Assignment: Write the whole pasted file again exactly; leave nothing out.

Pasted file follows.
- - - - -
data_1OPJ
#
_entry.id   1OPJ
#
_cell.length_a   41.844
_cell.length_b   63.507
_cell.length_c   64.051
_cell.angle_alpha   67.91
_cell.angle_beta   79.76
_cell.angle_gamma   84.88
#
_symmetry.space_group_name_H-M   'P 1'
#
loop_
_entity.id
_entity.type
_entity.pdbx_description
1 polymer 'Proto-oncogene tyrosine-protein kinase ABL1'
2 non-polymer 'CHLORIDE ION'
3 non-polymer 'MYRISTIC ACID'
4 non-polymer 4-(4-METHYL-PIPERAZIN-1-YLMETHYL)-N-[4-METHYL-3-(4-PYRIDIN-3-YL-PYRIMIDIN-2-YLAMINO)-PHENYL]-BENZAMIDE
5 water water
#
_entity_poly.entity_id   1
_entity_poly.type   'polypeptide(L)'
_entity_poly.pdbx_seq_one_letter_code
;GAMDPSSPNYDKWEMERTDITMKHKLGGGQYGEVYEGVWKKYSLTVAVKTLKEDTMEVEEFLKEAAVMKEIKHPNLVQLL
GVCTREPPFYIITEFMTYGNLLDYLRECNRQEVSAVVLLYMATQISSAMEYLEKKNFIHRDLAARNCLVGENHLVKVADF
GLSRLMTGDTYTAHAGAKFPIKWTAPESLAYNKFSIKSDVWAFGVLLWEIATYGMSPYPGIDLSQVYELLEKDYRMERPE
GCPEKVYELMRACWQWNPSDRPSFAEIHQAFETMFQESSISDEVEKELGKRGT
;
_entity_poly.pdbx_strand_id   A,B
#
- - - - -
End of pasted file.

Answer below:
data_1OPJ
#
_entry.id   1OPJ
#
_cell.length_a   41.844
_cell.length_b   63.507
_cell.length_c   64.051
_cell.angle_alpha   67.91
_cell.angle_beta   79.76
_cell.angle_gamma   84.88
#
_symmetry.space_group_name_H-M   'P 1'
#
loop_
_entity.id
_entity.type
_entity.pdbx_description
1 polymer 'Proto-oncogene tyrosine-protein kinase ABL1'
2 non-polymer 'CHLORIDE ION'
3 non-polymer 'MYRISTIC ACID'
4 non-polymer 4-(4-METHYL-PIPERAZIN-1-YLMETHYL)-N-[4-METHYL-3-(4-PYRIDIN-3-YL-PYRIMIDIN-2-YLAMINO)-PHENYL]-BENZAMIDE
5 water water
#
_entity_poly.entity_id   1
_entity_poly.type   'polypeptide(L)'
_entity_poly.pdbx_seq_one_letter_code
;GAMDPSSPNYDKWEMERTDITMKHKLGGGQYGEVYEGVWKKYSLTVAVKTLKEDTMEVEEFLKEAAVMKEIKHPNLVQLL
GVCTREPPFYIITEFMTYGNLLDYLRECNRQEVSAVVLLYMATQISSAMEYLEKKNFIHRDLAARNCLVGENHLVKVADF
GLSRLMTGDTYTAHAGAKFPIKWTAPESLAYNKFSIKSDVWAFGVLLWEIATYGMSPYPGIDLSQVYELLEKDYRMERPE
GCPEKVYELMRACWQWNPSDRPSFAEIHQAFETMFQESSISDEVEKELGKRGT
;
_entity_poly.pdbx_strand_id   A,B
#